‘Without any mental deliberation, picture the average female porn star. Just let her spring into your mind’s eye looking however she looks. Can you see her?’
I’d bumped into a friend who I’d not seen in a while and this was the first question I asked him. He didn’t realise at the time that I’d be in self-imposed smutty exile for an untold number of weeks, working on the largest study of porn stars ever undertaken, and now I was out and eager to spread the news.
‘Erm, yeah, I suppose,’ he said.
‘What does she look like?’ I asked, struggling to hide my smile.
When he replied by saying ‘a blonde with big boobs’, I must admit I relished the opportunity to lean in, let the grin spread across my tired face, and say ‘That’s what everyone says. And in fact, it’s wrong’.
‘Oh,’ he said, after I explained how I knew what the average porn star actually looks like, as well what her name probably is, how many films she’s most likely done and the probability of her having a tattoo or body piercing.
‘So you’ve spent all this time watching hundreds of porn movies?’
‘No,’ I said. ‘I’ve spent all this time analysing the demographic profiles and filmographies of ten thousand adult performers. There is a difference.’
‘I see’, he then said. ‘And how, dare I ask, does one go about doing that?’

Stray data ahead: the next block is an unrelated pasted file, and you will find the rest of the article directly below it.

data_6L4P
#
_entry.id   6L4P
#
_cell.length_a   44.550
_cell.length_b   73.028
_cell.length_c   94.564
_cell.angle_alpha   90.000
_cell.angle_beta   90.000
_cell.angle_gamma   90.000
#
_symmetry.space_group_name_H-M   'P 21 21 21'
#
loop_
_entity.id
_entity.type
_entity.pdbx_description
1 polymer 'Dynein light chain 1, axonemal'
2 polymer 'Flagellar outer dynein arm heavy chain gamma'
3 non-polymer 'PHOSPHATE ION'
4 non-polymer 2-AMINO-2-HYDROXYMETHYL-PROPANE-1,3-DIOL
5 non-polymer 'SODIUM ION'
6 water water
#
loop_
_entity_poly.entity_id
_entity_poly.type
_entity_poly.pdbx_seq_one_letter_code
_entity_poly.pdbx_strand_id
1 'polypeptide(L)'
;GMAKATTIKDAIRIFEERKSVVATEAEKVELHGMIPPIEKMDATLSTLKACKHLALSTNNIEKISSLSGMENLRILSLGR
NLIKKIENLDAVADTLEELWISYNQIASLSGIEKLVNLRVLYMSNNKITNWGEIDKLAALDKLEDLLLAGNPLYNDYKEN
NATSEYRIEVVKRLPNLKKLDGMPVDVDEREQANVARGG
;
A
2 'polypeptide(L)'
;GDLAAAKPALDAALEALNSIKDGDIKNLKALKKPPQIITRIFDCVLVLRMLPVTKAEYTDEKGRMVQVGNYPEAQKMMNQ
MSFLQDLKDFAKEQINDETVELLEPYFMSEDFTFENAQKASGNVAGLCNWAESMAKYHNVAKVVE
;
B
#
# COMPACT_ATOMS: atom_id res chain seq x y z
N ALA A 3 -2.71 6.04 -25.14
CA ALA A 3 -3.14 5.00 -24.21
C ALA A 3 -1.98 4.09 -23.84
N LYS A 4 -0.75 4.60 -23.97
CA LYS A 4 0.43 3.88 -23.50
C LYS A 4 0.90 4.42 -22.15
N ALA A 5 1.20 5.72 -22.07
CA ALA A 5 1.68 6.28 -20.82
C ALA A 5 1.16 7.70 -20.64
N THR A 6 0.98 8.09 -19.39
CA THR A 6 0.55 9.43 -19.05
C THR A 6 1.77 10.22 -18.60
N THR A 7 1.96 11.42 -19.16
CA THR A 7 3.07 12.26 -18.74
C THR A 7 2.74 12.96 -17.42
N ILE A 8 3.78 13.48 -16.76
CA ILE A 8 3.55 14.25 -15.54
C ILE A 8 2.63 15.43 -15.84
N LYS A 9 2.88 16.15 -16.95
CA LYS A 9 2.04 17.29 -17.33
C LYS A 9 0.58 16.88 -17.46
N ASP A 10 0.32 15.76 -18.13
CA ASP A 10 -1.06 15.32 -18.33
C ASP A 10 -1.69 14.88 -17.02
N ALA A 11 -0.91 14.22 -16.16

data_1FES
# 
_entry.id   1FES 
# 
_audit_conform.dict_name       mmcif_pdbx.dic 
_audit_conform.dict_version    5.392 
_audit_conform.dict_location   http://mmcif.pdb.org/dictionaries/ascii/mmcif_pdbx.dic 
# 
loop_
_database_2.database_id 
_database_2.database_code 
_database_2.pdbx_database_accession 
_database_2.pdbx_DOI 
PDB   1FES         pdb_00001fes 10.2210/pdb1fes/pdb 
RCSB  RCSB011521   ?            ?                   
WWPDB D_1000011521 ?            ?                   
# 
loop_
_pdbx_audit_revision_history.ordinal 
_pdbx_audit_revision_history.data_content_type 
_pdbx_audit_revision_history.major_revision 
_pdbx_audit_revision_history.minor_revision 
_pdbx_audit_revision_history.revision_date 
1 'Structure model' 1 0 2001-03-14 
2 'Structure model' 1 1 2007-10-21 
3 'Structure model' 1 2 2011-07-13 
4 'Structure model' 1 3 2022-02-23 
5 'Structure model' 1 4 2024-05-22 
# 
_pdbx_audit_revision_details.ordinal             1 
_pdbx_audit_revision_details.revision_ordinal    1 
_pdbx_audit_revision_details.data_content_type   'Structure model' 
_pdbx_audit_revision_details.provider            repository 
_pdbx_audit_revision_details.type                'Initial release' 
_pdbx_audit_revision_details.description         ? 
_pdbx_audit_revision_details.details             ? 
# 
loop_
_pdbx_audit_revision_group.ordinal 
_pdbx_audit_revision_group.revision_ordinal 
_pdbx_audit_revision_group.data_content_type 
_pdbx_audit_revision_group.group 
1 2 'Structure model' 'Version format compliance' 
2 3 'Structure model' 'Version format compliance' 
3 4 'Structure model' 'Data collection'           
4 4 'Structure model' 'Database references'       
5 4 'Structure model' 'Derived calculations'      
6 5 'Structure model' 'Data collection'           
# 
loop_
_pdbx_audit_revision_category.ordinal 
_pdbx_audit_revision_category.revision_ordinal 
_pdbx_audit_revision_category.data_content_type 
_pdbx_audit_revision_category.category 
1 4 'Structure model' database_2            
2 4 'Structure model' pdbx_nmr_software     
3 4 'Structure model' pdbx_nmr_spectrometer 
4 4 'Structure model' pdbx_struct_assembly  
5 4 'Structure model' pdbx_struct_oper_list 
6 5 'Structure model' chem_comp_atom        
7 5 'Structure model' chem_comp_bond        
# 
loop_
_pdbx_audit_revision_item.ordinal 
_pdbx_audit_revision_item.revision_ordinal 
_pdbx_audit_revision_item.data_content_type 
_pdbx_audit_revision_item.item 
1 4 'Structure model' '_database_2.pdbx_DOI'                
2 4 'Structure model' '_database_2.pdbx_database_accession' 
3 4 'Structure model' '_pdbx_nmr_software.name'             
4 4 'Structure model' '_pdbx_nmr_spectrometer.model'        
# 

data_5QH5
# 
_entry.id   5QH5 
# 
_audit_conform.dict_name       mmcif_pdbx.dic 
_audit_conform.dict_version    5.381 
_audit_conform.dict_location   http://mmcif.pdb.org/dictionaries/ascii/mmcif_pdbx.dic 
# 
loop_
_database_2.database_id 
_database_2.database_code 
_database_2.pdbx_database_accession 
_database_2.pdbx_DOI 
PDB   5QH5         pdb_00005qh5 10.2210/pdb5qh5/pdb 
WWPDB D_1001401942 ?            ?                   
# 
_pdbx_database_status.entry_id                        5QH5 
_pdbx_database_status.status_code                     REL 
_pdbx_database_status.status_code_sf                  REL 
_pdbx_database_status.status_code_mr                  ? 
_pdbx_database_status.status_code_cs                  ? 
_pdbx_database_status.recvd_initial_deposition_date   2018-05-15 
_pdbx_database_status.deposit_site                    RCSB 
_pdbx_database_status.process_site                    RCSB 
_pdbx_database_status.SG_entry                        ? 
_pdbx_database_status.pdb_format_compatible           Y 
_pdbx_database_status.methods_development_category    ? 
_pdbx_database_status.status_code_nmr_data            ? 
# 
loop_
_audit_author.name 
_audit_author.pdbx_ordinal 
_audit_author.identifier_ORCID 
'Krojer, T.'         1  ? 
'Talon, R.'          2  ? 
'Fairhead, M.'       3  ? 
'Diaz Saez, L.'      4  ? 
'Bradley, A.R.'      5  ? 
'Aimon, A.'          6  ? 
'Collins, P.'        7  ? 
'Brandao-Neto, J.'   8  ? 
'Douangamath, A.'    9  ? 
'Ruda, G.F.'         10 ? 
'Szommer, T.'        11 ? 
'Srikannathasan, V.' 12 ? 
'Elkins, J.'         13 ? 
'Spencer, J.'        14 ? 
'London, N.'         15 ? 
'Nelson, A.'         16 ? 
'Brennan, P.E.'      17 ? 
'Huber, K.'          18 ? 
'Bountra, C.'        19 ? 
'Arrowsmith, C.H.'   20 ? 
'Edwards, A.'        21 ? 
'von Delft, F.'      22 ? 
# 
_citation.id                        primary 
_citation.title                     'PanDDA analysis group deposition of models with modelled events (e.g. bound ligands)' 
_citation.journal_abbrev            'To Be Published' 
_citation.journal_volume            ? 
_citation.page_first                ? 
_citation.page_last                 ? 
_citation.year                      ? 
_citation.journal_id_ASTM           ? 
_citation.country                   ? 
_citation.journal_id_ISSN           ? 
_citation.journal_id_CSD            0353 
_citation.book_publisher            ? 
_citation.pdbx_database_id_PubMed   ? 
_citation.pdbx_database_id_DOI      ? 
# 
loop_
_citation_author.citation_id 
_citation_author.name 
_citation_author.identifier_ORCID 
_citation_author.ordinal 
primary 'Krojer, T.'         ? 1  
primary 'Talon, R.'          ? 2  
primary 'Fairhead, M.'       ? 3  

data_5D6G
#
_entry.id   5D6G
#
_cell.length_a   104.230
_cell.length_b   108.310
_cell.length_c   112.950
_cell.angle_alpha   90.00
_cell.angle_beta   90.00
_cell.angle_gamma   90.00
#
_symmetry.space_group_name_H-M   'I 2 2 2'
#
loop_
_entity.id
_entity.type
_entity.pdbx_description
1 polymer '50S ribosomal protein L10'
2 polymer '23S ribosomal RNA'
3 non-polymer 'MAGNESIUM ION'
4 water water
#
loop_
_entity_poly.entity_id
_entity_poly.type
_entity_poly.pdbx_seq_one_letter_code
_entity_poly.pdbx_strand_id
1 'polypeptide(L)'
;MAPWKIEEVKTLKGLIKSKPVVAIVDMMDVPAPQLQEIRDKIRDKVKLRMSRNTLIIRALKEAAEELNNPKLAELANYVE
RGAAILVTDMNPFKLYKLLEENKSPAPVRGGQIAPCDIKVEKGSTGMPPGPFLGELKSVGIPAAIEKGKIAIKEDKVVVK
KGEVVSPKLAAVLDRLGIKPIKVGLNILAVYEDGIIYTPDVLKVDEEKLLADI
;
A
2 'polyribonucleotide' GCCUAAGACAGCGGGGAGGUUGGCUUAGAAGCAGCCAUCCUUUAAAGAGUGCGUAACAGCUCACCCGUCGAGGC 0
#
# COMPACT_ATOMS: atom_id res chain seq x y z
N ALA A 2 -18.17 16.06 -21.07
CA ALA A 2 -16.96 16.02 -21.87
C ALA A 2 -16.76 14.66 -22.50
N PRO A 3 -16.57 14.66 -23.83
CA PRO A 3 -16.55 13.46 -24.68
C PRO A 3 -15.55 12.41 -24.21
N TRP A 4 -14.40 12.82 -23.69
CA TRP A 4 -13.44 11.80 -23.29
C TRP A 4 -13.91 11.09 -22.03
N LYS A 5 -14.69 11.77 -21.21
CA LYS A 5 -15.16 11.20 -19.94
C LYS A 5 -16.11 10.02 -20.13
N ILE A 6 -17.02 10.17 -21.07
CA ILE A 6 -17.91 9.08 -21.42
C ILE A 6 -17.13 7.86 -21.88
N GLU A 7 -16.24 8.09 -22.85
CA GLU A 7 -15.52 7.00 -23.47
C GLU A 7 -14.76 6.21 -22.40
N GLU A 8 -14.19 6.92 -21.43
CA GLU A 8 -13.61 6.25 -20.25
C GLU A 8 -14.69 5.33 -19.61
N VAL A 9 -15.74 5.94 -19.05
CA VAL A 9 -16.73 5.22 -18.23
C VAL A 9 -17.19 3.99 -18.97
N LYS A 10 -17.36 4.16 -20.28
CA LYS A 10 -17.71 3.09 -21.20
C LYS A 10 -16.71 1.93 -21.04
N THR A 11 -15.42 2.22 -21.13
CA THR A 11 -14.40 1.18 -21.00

There’s data porn and there’s porn data. Combining the two is Jon Millward, a self-described “Ideas Detective”.
Millward spent six months going over a ten thousand person porn star database to determine “what the average performer looks like, what they do on film, and how their role has evolved over the last forty years.”
The result is both a longread analysis and multiple data visualizations of things you never know you’d be interested to know.
Jon Millward, Deep Inside: A Study of 10,000 Porn Stars and Their Careers.
Somewhat related: Sex Diseases Cost $16 Billion a Year to Treat, CDC Says
Georgia congressman Paul Broun claimed after Tuesday’s State of the Union address that “There are more people killed with baseball bats and hammers than are killed with guns.” Explainer readers may remember Broun as the congressman who believes the Earth is 9,000 years old. What about his hammer and baseball bat claim?
He’s wrong again, but he’s getting warmer. According to FBI data, 8,583 people were murdered with firearms in 2011. Only 496 people were killed by blunt objects, a category that includes not just hammers and baseball bats but crowbars, rocks, paving stones, statuettes, and electric guitars. Broun was off by a factor of at least 17 this time, a significant improvement on his estimate of the age of the Earth. The blue planet is 4.54 billion years old, or more than 500,000 times older than Broun believes it to be.
FJP: …but he’s getting warmer.
Words and phrases are fundamental building blocks of language and culture, much as genes and cells are to the biology of life. And words are how we express ideas, so tracing their origin, development and spread is not merely an academic pursuit but a window into a society’s intellectual evolution.